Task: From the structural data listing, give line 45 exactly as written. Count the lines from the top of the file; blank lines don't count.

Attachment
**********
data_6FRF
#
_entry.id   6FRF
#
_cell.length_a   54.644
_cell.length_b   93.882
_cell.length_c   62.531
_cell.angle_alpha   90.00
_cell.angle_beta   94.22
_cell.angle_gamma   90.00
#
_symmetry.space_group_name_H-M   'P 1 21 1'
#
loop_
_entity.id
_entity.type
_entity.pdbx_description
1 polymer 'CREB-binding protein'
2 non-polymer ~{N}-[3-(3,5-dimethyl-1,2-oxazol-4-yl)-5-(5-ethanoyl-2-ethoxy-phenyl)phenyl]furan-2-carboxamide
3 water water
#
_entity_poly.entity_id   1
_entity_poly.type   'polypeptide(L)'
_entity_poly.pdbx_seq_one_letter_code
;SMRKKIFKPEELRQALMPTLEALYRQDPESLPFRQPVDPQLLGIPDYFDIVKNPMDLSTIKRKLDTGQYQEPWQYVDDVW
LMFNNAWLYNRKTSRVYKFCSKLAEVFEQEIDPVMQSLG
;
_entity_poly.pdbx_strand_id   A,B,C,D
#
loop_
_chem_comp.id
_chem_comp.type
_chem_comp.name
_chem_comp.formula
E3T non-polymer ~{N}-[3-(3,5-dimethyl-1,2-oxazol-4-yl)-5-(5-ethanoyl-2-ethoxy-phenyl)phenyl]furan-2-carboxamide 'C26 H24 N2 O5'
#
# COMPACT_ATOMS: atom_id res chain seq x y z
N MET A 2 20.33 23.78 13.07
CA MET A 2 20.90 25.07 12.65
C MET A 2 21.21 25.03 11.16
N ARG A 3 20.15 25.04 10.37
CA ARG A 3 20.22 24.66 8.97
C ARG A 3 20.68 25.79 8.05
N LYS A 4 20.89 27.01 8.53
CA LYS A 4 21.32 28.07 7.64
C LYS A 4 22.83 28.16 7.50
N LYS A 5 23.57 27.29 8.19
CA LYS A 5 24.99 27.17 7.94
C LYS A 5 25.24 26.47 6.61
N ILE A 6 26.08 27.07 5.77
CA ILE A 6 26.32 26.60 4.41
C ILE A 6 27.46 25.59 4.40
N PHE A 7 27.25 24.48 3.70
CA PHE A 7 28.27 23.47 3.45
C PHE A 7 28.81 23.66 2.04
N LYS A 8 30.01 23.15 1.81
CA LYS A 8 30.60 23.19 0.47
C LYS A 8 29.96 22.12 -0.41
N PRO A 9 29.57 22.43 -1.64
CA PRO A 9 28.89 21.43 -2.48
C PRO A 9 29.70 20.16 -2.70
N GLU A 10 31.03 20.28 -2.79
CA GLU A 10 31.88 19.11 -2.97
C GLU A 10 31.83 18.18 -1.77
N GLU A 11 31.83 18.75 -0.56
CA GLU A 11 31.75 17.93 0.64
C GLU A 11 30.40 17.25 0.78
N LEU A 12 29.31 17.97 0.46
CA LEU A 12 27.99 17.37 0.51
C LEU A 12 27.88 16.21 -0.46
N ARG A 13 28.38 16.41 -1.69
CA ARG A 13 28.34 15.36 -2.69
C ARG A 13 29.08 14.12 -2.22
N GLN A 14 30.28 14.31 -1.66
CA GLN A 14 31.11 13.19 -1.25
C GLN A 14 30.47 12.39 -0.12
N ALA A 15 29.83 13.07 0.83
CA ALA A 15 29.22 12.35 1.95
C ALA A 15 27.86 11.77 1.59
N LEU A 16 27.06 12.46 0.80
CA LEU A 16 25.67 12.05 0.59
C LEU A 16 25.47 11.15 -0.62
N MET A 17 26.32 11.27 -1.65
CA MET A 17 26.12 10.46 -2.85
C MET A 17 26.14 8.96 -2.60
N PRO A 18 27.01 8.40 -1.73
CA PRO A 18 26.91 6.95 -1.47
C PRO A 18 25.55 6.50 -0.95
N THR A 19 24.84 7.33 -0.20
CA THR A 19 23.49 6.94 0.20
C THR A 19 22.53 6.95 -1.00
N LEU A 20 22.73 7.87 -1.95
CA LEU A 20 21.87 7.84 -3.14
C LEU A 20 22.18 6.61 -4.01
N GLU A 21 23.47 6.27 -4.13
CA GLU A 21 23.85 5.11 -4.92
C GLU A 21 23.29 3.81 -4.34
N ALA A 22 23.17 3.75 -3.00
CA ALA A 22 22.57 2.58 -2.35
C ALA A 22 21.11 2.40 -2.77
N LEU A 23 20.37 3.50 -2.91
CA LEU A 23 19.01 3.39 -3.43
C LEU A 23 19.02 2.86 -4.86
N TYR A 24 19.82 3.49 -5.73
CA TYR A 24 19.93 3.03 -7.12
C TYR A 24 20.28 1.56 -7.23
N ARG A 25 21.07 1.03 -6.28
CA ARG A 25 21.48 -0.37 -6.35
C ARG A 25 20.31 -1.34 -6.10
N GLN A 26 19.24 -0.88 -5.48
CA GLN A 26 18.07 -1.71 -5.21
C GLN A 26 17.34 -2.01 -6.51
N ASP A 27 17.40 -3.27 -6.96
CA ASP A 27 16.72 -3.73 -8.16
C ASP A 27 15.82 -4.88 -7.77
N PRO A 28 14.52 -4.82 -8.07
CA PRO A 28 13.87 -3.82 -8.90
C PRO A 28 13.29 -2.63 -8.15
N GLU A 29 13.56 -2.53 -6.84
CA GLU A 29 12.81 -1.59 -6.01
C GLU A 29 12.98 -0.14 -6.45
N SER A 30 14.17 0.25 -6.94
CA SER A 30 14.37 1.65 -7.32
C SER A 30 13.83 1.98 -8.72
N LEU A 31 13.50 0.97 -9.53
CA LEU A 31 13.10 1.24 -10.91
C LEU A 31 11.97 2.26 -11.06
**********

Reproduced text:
CA LYS A 4 21.32 28.07 7.64